The Bodies Are Back - A Solo Exhibition by Margaret Harrison
February 10 - March 27, 2010
Intersection for the Arts
San Francisco, CA
Margaret Harrison is widely considered to be one of Britain’s best-known artists and a pioneer of feminist art. The Bodies Are Back explores notions of the human body as an object of sexuality, consumption, and gaze, and consists of close to twenty works on paper produced in the late 1960s/early 1970s alongside works made in the late 1990s and eight new works created for this show. The Bodies Are Back is not positioned as a retrospective, but rather as a necessary reinvestigation of work that at the time did not have the proper context to be appreciated and understood. Now an established artist with work in the permanent collections of institutions internationally and the sole British representative at the 11th International Istanbul Biennial in Fall 2009, Harrison is critically re-engaging with this body of work, continuing the dialogue that she began over four decades ago.
In the context of the burgeoning feminist consciousness of the 1960s and 1970s, Harrison utilized her years of formal art training at London’s Royal Academy and at the Academy of Art in Perugia, Italy to turn sexuality on its head. In 1970, she was one of the founders of the first London Women’s Liberation Art Group. She came of age as an artist during the heady years of pop, minimal, and conceptual work. Her infamous first 1971 solo exhibition was held at the Motif Editions Gallery in London and featured works that, in Harrison’s words, “tread the fine line between irony, sexuality, transgender, transvestism, power, masculinity, objectification, and exploitation.” The show was shut down after only one day by London police, who felt its contents were too controversial for public exposure. Harrison was told that the police didn’t mind the images of women in the exhibition, rather it was the male images that they objected to. Highlights of the show included works such as Captain America, where she depicted the American comic book icon, with large breasts, wearing stockings and stilettos, and an image of Playboy publisher Hugh Hefner dressed as a Bunny Girl. The original drawing, entitled He’s Only a Bunny Boy But He’s Quite Nice Really (reproduced here for this show), was stolen on the show’s only open day amongst rumors that the culprits were Playboy associates. This rumor spurred a media frenzy in London, and Harrison found herself fighting off repeated, aggressive requests from national British tabloids to pose for “cheesecake” photographs as the controversial artist.
She basically buried the drawings until she was persuaded that they could be viewed in a different light: where the humor could be appreciated and sexuality and identity could be explored in relation to images in popular culture. It seemed that Harrison’s work was too subversive and unacceptable for the art establishment then. Although her strong sociological and political beliefs have always informed her work, the decision to revisit the thematic emphases of the early series was inspired by the evolution in art production and the adoption and appropriation of certain more populist styles. Harrison says, “I realized that my potential audience couldn't take the work at that point in time; there was no context for the work, and this propelled me into another strategy and direction to try to understand the world I was living in. My feeling is that the context is right for this work, and the new work, now.”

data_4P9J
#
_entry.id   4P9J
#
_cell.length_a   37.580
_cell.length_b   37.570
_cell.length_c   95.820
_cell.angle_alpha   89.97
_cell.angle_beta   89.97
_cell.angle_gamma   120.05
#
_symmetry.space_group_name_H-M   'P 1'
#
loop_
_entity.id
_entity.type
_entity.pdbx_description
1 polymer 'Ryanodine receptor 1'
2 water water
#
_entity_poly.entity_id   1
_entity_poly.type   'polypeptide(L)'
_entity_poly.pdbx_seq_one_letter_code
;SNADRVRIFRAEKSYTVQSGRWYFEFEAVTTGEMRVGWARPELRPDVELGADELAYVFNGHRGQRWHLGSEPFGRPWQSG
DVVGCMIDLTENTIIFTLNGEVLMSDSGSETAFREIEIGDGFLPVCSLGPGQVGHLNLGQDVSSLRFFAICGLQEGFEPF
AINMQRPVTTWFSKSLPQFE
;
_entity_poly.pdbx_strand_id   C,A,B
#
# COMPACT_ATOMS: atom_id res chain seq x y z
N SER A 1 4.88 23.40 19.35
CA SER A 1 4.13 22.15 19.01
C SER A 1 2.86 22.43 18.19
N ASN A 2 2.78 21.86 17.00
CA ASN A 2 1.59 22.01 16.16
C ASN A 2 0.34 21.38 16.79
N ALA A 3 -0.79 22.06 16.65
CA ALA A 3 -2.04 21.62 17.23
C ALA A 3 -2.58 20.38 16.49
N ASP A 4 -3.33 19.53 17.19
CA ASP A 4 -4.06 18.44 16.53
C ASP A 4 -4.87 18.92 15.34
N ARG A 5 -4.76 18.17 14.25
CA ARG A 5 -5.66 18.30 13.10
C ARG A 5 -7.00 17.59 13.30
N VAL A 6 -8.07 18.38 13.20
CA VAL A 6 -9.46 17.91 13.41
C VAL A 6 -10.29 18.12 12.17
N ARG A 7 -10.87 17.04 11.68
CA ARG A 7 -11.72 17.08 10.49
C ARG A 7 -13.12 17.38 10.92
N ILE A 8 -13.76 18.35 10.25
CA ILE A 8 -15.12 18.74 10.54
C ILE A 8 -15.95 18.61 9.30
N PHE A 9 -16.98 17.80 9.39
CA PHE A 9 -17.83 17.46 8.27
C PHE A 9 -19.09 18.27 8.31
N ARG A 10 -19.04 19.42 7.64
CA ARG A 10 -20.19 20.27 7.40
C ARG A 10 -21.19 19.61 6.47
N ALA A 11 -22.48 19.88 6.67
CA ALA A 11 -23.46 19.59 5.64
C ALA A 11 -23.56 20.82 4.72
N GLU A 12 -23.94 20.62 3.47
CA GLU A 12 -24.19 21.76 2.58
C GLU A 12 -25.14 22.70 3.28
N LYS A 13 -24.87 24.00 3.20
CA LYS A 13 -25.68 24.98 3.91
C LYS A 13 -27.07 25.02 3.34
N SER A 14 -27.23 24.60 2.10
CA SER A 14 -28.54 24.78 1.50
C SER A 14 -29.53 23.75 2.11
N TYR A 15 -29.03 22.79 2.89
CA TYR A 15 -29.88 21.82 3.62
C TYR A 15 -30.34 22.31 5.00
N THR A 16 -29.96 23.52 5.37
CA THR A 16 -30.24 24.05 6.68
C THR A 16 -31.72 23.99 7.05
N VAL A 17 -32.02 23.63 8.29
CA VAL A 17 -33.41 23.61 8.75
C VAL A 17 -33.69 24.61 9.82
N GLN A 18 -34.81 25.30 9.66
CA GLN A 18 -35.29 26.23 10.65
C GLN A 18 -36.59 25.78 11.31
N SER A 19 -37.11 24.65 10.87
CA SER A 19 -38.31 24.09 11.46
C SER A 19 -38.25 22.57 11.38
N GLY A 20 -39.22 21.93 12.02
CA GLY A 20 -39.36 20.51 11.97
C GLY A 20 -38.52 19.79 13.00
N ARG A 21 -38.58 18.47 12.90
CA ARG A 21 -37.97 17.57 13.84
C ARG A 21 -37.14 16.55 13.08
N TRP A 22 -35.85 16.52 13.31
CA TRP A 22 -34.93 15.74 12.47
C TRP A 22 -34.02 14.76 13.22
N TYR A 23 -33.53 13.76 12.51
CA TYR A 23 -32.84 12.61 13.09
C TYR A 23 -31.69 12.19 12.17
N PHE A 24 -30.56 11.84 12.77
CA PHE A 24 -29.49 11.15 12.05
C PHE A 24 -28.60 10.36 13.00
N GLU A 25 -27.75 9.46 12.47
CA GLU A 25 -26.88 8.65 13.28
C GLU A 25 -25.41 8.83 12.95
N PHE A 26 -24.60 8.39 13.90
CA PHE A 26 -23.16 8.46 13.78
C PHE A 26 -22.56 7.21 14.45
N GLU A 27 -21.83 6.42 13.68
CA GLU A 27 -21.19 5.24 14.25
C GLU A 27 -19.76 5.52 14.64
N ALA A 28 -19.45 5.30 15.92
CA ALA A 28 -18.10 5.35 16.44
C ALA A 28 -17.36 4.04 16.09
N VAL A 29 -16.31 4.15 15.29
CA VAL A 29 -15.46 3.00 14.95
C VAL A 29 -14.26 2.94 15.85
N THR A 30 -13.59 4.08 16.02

In the 1990s, Harrison exhibited select pieces from this series at U.C. Davis and Manchester Metropolitan University; then the Woodruff Art Center in Atlanta, GA in 2000 to test responses from a younger generation. The students and younger artists responded to the work with genuine interest and excitement. The irreverence and irony that Harrison employed to confront issues of objectification and exploitation of women initially backfired because these strategies weren’t widely understood as intentional lenses through which critical discourse could happen. Furthermore, there was scant space for women to speak about their experiences, both in the art world and in the larger culture. As Harrison states of the early work, “I did some pieces showing women in sandwiches and things like that. So that was again the notion of women described as being delicious and good enough to eat. Oh, how delicious and how juicy and all the rest of it. So I thought: well OK, I’ll put them in sandwiches and I’ll see how that works. Now the fact that I put them in sexy underwear and stuff didn’t seem to the gallery to be any different to the other stuff they normally saw. I thought I was quietly subverting it but it was too close to the imagery of the time. So I think that was kind of a mistake of mine because I didn't understand the context. You just didn’t know what was going on in many ways, you weren’t clear about it; you had to try it out…So it was the testing out…what happens if you put a man in high heels? And so I just did it basically…you’re always in a different strategy at a different time, in different periods.”
With the emergence of modern feminist movements in the 1960s and 1970s, many rights were fought for, including equal pay, political influence, and economic power for women, as well as important victories in the U.S., including Title IX of 1972’s Education Amendments prohibiting sex-based discrimination in schools and 1973’s Roe v. Wade Supreme Court decision legalizing abortion. Theorists and activists continue to explore the intersection between gender and sexuality, race, and class through the lens of feminism. Through this exhibition, we want to show that the issues and themes Harrison investigated decades ago and continues to explore today are not historicized and impertinent, but rather entirely relevant to our time and age.
- Kevin B. Chen